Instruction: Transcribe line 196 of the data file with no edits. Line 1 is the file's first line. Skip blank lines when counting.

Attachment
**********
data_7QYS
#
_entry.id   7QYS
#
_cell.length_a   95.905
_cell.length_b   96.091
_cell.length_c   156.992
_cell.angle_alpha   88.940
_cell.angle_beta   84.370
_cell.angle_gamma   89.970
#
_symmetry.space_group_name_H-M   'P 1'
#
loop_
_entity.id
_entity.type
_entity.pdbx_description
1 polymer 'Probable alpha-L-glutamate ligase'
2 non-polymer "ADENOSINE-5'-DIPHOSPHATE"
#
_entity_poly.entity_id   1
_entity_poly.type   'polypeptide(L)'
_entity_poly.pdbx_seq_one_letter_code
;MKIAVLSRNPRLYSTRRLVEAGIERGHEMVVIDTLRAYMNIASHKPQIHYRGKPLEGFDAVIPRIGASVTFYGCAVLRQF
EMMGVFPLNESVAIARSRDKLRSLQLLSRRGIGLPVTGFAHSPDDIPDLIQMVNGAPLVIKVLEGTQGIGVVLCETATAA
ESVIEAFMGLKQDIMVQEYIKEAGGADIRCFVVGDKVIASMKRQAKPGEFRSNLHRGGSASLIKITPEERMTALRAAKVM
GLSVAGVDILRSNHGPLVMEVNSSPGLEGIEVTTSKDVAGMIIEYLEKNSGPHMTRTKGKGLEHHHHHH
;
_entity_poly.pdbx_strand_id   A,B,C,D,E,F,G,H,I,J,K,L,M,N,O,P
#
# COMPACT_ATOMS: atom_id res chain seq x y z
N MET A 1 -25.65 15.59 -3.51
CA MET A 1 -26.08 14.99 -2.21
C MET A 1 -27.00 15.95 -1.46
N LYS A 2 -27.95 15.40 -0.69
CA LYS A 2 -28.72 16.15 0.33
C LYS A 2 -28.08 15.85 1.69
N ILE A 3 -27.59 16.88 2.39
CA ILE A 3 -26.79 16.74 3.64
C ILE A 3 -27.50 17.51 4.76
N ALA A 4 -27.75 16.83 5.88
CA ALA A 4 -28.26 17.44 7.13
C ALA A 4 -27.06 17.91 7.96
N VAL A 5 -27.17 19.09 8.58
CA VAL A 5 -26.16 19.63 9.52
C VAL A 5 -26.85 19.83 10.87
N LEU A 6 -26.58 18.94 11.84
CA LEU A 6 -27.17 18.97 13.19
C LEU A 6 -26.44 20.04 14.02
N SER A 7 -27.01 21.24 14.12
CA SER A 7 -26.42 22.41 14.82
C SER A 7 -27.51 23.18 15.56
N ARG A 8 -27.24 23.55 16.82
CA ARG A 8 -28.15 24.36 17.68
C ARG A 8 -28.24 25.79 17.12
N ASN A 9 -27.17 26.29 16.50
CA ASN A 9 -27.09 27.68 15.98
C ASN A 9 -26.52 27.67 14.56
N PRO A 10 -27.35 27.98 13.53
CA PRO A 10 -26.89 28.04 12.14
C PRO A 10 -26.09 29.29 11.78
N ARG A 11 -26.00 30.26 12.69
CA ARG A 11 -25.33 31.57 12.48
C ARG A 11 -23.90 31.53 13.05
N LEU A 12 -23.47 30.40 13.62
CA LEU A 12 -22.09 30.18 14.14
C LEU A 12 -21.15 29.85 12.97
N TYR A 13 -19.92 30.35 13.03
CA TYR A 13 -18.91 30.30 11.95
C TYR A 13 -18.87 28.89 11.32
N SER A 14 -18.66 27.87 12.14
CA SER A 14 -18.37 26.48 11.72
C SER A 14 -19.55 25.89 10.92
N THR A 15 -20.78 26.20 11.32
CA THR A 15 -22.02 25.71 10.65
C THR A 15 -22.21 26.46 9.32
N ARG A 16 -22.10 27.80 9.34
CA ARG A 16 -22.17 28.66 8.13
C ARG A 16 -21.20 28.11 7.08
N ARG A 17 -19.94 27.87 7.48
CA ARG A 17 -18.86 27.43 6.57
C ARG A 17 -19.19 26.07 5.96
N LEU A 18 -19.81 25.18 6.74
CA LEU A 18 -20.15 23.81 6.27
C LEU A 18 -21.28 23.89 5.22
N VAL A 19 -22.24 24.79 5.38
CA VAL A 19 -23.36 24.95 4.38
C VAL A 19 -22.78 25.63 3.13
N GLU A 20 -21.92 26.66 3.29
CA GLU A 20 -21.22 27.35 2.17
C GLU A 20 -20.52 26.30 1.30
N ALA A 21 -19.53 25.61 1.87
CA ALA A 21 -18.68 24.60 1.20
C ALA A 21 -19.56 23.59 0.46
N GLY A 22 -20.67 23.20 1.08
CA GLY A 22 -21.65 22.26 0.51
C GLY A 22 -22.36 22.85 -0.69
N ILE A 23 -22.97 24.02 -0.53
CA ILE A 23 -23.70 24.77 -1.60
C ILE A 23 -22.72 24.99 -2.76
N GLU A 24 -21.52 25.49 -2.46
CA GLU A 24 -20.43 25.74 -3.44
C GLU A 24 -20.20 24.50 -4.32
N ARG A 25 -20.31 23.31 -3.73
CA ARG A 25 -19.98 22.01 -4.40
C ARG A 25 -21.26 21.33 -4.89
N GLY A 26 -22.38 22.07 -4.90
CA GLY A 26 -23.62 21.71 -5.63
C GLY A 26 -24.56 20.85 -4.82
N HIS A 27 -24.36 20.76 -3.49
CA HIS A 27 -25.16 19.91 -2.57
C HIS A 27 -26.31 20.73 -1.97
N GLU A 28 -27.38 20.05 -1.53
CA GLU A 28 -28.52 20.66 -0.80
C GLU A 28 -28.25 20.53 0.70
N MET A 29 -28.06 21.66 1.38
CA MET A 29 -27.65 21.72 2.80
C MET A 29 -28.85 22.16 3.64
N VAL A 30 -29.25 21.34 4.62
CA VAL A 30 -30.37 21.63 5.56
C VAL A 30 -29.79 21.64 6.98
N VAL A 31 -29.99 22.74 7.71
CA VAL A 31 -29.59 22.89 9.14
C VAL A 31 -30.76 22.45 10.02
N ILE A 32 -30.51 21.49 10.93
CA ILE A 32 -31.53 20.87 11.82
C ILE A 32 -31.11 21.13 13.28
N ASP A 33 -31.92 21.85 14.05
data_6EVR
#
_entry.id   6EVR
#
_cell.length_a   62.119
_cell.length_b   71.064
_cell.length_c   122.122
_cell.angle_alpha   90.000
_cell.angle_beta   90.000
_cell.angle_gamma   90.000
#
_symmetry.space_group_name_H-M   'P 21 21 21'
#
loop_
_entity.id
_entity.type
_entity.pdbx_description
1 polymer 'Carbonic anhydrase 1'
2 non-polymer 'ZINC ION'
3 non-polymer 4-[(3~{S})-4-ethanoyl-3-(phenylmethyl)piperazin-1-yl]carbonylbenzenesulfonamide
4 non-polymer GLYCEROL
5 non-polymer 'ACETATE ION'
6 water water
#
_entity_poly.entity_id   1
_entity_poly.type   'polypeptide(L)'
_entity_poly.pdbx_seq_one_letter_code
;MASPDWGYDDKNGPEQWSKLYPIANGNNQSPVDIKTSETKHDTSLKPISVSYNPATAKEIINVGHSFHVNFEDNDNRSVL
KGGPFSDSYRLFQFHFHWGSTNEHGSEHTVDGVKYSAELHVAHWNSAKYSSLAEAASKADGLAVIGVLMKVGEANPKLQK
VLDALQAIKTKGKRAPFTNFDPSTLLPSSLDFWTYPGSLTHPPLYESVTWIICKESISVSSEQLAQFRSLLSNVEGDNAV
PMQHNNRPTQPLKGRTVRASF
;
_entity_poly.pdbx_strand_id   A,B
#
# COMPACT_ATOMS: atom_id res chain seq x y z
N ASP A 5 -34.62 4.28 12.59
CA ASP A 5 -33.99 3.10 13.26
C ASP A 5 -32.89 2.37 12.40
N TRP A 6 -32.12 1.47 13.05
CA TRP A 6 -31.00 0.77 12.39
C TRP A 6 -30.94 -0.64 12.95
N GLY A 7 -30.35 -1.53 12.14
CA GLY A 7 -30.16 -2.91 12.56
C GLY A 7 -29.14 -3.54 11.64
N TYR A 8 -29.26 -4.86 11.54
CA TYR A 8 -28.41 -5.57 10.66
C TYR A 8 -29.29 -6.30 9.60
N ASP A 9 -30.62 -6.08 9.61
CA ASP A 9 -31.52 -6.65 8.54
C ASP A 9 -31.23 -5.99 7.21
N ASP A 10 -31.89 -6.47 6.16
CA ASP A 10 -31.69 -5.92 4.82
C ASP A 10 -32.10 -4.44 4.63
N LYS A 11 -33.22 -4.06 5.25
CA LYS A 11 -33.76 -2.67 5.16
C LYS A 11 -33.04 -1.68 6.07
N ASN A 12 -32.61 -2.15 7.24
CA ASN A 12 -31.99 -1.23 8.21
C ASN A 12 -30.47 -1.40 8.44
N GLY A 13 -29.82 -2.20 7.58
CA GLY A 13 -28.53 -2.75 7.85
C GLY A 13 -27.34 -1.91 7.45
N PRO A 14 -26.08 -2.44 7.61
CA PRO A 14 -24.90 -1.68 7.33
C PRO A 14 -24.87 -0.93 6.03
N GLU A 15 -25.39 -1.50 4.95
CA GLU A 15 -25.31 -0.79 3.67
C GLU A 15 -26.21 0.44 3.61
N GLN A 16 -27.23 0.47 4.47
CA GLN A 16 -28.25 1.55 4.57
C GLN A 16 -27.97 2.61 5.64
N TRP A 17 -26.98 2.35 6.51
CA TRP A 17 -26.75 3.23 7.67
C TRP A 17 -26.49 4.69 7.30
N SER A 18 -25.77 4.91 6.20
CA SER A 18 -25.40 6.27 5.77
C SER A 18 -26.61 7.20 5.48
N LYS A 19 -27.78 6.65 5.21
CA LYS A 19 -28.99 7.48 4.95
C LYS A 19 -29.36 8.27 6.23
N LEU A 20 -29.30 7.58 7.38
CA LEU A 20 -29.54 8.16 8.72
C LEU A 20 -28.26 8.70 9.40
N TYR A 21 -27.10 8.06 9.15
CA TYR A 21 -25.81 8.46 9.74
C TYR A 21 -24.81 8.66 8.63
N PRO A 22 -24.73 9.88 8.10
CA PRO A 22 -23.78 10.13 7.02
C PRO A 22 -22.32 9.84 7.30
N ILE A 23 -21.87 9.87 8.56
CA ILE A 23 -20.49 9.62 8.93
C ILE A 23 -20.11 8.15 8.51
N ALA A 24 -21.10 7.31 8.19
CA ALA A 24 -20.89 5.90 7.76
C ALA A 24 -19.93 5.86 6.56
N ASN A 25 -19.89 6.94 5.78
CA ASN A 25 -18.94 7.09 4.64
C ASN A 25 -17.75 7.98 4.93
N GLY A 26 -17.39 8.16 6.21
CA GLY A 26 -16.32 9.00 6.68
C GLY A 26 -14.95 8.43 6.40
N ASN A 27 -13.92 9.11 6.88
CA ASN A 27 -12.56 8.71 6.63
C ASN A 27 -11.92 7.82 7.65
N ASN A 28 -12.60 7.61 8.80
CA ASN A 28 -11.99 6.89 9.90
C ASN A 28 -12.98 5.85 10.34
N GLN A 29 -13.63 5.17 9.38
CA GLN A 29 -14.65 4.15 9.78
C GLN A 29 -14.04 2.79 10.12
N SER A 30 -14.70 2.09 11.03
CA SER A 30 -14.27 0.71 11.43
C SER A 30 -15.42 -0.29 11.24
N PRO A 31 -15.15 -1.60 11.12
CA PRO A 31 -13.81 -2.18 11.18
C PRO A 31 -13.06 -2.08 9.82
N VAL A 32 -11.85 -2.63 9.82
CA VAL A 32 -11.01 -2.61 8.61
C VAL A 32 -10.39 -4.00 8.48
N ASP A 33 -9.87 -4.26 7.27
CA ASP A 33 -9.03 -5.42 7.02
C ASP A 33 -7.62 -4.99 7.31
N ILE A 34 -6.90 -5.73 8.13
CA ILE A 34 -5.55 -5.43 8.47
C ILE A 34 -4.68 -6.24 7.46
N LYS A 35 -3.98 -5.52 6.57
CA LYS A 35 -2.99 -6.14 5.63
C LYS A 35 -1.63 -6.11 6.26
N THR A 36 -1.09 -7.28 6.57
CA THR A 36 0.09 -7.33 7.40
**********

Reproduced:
C GLU A 15 -26.21 0.44 3.61